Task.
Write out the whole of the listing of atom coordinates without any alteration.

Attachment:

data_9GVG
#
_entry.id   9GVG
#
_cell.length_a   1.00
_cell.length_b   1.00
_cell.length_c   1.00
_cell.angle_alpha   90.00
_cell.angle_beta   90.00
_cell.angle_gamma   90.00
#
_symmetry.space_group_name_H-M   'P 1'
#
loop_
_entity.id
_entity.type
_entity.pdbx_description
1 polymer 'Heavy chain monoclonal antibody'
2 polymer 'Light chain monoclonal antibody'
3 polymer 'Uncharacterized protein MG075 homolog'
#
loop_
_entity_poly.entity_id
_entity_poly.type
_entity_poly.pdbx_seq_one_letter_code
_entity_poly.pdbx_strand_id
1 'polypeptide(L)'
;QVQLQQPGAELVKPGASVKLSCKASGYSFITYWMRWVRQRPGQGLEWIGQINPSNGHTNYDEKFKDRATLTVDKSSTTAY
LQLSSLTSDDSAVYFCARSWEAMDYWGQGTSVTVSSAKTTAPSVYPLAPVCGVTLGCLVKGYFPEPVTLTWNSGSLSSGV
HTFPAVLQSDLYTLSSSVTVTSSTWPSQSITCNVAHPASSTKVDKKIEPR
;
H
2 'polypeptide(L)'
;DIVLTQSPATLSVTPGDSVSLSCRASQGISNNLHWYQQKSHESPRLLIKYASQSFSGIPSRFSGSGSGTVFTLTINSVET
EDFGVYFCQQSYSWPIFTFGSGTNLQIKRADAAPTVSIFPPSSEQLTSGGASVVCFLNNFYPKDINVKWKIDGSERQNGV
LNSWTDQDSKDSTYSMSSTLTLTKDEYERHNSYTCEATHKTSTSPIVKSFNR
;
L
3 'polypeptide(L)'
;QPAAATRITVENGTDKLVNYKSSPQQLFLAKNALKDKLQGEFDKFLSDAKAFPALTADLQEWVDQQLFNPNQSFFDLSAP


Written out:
data_9GVG
#
_entry.id   9GVG
#
_cell.length_a   1.00
_cell.length_b   1.00
_cell.length_c   1.00
_cell.angle_alpha   90.00
_cell.angle_beta   90.00
_cell.angle_gamma   90.00
#
_symmetry.space_group_name_H-M   'P 1'
#
loop_
_entity.id
_entity.type
_entity.pdbx_description
1 polymer 'Heavy chain monoclonal antibody'
2 polymer 'Light chain monoclonal antibody'
3 polymer 'Uncharacterized protein MG075 homolog'
#
loop_
_entity_poly.entity_id
_entity_poly.type
_entity_poly.pdbx_seq_one_letter_code
_entity_poly.pdbx_strand_id
1 'polypeptide(L)'
;QVQLQQPGAELVKPGASVKLSCKASGYSFITYWMRWVRQRPGQGLEWIGQINPSNGHTNYDEKFKDRATLTVDKSSTTAY
LQLSSLTSDDSAVYFCARSWEAMDYWGQGTSVTVSSAKTTAPSVYPLAPVCGVTLGCLVKGYFPEPVTLTWNSGSLSSGV
HTFPAVLQSDLYTLSSSVTVTSSTWPSQSITCNVAHPASSTKVDKKIEPR
;
H
2 'polypeptide(L)'
;DIVLTQSPATLSVTPGDSVSLSCRASQGISNNLHWYQQKSHESPRLLIKYASQSFSGIPSRFSGSGSGTVFTLTINSVET
EDFGVYFCQQSYSWPIFTFGSGTNLQIKRADAAPTVSIFPPSSEQLTSGGASVVCFLNNFYPKDINVKWKIDGSERQNGV
LNSWTDQDSKDSTYSMSSTLTLTKDEYERHNSYTCEATHKTSTSPIVKSFNR
;
L
3 'polypeptide(L)'
;QPAAATRITVENGTDKLVNYKSSPQQLFLAKNALKDKLQGEFDKFLSDAKAFPALTADLQEWVDQQLFNPNQSFFDLSAP